Israeli bassist and composer Omer Avital and his group Qantar, offer their second album, New York Paradox
, producing a musical sound in a unique, splashy and audacious style which is quite riveting. The uniqueness here extends to the members of this quintet who have formed a special bond which is quite evident when they are performing. All five players are Israeli-born and live in the Bed-Stuyvesant neighborhood of Brooklyn, New York. For Avital, this is his twentieth-plus recording as leader or sideman, but only the second effort with this particular band.
The album features eight straight hard-bopping original compositions learned by heart with arrangements created "on the spot, organically," as the group performs the music. It is unconventional but, hey, it works here and is another unique aspect of Qantar. The bassist, as The New Yorker magazine states, is "one of the key figures in the new wave of jazz" and remains an integral part of New York's vibrant jazz scene. Accompanying the leader is Eden Ladin
on piano and keyboards, with Alexander Levin
on tenor saxophone, Asaf Yuria
on tenor and soprano saxophones, and Ofri Nehemya
Named for the Yemenite poet Rabbi Shalom Shabazi, the opening "Shabazi" is the first aggressive hard-driving tune on the set and sets the stage for what is to follow, including the blistering title song and preview to one of the highlights of the album on "Just Like the River Flows," which displays a touch of Middle Eastern flavor.
Though the main theme throughout the album remains aggressive straight hard bop, there are departures from the theme; the down-tempo mood of "It's All Good" is one but still enchanting in many ways. The other seemingly unrelated tune on the session is the perky blues-tinged "Today's Blues," featuring the reeds on what becomes one sensational swinging blues number.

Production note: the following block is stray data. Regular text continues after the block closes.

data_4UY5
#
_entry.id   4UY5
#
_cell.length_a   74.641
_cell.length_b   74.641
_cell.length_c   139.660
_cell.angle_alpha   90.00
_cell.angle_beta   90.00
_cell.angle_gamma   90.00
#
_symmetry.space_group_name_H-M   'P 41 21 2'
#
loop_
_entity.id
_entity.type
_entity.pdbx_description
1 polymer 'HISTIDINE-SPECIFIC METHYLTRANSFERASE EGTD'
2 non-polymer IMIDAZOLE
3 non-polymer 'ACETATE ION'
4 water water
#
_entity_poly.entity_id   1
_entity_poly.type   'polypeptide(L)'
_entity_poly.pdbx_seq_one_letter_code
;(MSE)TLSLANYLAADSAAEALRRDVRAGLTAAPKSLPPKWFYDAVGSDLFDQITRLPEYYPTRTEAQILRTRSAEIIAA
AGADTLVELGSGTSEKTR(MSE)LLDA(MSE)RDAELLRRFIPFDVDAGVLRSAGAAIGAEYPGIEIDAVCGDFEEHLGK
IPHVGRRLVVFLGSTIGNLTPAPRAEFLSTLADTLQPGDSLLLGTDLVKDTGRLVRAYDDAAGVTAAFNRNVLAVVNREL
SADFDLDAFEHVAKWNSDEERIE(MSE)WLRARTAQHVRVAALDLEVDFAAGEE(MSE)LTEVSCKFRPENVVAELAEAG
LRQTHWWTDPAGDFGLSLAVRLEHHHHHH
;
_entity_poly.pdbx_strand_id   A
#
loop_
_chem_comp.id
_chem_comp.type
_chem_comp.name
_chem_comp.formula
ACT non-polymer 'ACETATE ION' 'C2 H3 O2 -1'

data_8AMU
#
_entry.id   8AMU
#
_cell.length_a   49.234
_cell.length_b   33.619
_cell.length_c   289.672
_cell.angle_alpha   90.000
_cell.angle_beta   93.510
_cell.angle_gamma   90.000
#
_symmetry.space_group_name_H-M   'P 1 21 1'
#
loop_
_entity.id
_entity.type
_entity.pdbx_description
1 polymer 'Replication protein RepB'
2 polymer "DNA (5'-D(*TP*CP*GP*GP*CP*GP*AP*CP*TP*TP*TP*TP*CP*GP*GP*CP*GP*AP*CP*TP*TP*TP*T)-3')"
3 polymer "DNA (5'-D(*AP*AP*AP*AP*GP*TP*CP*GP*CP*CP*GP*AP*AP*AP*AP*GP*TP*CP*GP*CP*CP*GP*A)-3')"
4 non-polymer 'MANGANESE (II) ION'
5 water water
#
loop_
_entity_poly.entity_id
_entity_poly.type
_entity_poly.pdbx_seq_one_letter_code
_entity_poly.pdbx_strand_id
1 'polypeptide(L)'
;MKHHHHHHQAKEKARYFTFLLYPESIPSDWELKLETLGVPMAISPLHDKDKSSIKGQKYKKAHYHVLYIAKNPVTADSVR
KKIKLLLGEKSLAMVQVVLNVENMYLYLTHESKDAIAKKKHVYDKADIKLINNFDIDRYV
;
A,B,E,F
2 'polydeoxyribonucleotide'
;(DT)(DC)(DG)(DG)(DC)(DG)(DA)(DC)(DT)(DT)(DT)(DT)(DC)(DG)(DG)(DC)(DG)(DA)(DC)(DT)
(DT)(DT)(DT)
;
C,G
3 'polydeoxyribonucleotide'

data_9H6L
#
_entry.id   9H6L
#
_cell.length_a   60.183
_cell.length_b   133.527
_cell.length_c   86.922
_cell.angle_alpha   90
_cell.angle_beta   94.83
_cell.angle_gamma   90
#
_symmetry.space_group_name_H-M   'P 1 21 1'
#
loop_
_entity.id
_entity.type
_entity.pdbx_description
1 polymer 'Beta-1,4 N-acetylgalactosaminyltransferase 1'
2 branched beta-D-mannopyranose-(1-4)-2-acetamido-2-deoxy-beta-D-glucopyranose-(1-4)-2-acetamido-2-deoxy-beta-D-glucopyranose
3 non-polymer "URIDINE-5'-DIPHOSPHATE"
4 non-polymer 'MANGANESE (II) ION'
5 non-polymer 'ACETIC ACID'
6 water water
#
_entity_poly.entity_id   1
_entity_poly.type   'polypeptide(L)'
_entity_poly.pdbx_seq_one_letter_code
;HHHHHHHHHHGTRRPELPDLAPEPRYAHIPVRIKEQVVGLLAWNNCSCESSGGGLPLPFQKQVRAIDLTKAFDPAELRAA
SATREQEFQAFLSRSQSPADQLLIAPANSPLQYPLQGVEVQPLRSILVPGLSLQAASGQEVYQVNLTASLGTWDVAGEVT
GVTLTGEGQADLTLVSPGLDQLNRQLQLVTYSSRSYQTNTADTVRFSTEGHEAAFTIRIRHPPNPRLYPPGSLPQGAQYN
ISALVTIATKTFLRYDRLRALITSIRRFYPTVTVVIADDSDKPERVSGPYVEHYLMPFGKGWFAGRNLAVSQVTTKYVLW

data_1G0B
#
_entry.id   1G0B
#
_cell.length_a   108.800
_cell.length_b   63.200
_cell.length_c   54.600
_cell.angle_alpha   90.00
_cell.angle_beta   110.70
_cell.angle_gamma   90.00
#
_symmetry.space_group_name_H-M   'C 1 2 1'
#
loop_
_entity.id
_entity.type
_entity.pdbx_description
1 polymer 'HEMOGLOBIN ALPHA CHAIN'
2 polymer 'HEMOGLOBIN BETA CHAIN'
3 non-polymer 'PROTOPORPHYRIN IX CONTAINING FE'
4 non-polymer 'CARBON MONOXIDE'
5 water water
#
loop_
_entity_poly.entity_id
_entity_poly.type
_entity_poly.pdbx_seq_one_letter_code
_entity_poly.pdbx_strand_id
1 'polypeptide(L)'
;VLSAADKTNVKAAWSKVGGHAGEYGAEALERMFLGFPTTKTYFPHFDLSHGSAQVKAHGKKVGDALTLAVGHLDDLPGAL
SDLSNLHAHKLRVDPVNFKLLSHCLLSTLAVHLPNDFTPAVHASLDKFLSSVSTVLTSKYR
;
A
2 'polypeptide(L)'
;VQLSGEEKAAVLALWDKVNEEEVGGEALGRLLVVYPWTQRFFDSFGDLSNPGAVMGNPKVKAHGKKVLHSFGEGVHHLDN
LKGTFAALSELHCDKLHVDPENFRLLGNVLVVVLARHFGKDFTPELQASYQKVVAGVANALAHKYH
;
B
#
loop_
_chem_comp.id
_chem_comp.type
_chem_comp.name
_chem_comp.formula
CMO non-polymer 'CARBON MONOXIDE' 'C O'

The music draws to a conclusion with two showcase pieces; the first, "C'est Clair," originally titled "Waltz in F Minor," contains a sweet melody which, eventually reveals a boppish flair, in what is perhaps, the defining tune of the album. The finale, "Bushwick After Dark," brings the hard bop sound to the forefront capping a swinging session of music, making New York Paradox
one of the finest swinging sextets in the jazz world today. Kudos to leader Omer Avital and the Qantar gang, for they have earned the critical-acclaim which is sure to come their way.
Shabazi; Zohar Smiles; NY Paradox; Just Like The River Flows; It's All Good; Today's Blues; C'est Clair; Bushwick After Dark.